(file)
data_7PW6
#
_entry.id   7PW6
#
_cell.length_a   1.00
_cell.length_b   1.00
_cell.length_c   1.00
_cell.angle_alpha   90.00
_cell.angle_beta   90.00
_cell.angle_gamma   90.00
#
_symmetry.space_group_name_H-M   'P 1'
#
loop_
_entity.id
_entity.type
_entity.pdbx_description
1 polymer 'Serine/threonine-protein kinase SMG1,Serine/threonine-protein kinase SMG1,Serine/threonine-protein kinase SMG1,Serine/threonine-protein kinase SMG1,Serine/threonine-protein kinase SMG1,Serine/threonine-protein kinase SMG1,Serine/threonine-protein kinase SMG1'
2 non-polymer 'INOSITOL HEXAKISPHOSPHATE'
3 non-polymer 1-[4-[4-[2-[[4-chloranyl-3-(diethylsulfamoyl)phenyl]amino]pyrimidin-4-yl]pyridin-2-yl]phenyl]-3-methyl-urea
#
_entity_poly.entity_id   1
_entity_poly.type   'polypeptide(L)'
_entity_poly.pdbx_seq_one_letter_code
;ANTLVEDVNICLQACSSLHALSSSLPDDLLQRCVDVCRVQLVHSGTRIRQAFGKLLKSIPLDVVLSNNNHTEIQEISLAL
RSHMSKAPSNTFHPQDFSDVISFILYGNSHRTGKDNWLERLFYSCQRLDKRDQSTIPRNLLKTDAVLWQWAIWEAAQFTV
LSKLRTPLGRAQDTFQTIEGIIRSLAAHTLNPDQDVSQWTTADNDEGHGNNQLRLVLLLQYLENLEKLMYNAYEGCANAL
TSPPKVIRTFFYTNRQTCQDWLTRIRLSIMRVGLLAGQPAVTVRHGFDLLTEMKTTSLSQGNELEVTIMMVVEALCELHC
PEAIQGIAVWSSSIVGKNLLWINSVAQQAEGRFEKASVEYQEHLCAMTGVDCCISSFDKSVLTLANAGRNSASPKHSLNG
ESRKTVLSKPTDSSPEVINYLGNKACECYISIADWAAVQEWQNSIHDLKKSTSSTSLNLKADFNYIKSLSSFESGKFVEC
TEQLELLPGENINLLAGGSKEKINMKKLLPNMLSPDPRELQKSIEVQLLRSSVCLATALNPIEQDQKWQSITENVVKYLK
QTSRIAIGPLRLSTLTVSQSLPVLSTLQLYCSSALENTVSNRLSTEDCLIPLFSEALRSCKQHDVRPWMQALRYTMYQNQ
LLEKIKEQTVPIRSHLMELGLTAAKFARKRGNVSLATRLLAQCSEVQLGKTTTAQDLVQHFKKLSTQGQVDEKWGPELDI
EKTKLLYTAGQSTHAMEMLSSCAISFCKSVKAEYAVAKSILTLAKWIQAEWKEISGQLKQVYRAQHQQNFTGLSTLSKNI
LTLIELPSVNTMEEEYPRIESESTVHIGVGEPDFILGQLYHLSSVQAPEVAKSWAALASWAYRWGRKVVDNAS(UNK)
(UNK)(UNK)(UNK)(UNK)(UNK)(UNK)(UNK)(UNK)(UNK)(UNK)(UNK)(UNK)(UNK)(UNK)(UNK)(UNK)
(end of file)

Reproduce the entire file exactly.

data_7PW6
#
_entry.id   7PW6
#
_cell.length_a   1.00
_cell.length_b   1.00
_cell.length_c   1.00
_cell.angle_alpha   90.00
_cell.angle_beta   90.00
_cell.angle_gamma   90.00
#
_symmetry.space_group_name_H-M   'P 1'
#
loop_
_entity.id
_entity.type
_entity.pdbx_description
1 polymer 'Serine/threonine-protein kinase SMG1,Serine/threonine-protein kinase SMG1,Serine/threonine-protein kinase SMG1,Serine/threonine-protein kinase SMG1,Serine/threonine-protein kinase SMG1,Serine/threonine-protein kinase SMG1,Serine/threonine-protein kinase SMG1'
2 non-polymer 'INOSITOL HEXAKISPHOSPHATE'
3 non-polymer 1-[4-[4-[2-[[4-chloranyl-3-(diethylsulfamoyl)phenyl]amino]pyrimidin-4-yl]pyridin-2-yl]phenyl]-3-methyl-urea
#
_entity_poly.entity_id   1
_entity_poly.type   'polypeptide(L)'
_entity_poly.pdbx_seq_one_letter_code
;ANTLVEDVNICLQACSSLHALSSSLPDDLLQRCVDVCRVQLVHSGTRIRQAFGKLLKSIPLDVVLSNNNHTEIQEISLAL
RSHMSKAPSNTFHPQDFSDVISFILYGNSHRTGKDNWLERLFYSCQRLDKRDQSTIPRNLLKTDAVLWQWAIWEAAQFTV
LSKLRTPLGRAQDTFQTIEGIIRSLAAHTLNPDQDVSQWTTADNDEGHGNNQLRLVLLLQYLENLEKLMYNAYEGCANAL
TSPPKVIRTFFYTNRQTCQDWLTRIRLSIMRVGLLAGQPAVTVRHGFDLLTEMKTTSLSQGNELEVTIMMVVEALCELHC
PEAIQGIAVWSSSIVGKNLLWINSVAQQAEGRFEKASVEYQEHLCAMTGVDCCISSFDKSVLTLANAGRNSASPKHSLNG
ESRKTVLSKPTDSSPEVINYLGNKACECYISIADWAAVQEWQNSIHDLKKSTSSTSLNLKADFNYIKSLSSFESGKFVEC
TEQLELLPGENINLLAGGSKEKINMKKLLPNMLSPDPRELQKSIEVQLLRSSVCLATALNPIEQDQKWQSITENVVKYLK
QTSRIAIGPLRLSTLTVSQSLPVLSTLQLYCSSALENTVSNRLSTEDCLIPLFSEALRSCKQHDVRPWMQALRYTMYQNQ
LLEKIKEQTVPIRSHLMELGLTAAKFARKRGNVSLATRLLAQCSEVQLGKTTTAQDLVQHFKKLSTQGQVDEKWGPELDI
EKTKLLYTAGQSTHAMEMLSSCAISFCKSVKAEYAVAKSILTLAKWIQAEWKEISGQLKQVYRAQHQQNFTGLSTLSKNI
LTLIELPSVNTMEEEYPRIESESTVHIGVGEPDFILGQLYHLSSVQAPEVAKSWAALASWAYRWGRKVVDNAS(UNK)
(UNK)(UNK)(UNK)(UNK)(UNK)(UNK)(UNK)(UNK)(UNK)(UNK)(UNK)(UNK)(UNK)(UNK)(UNK)(UNK)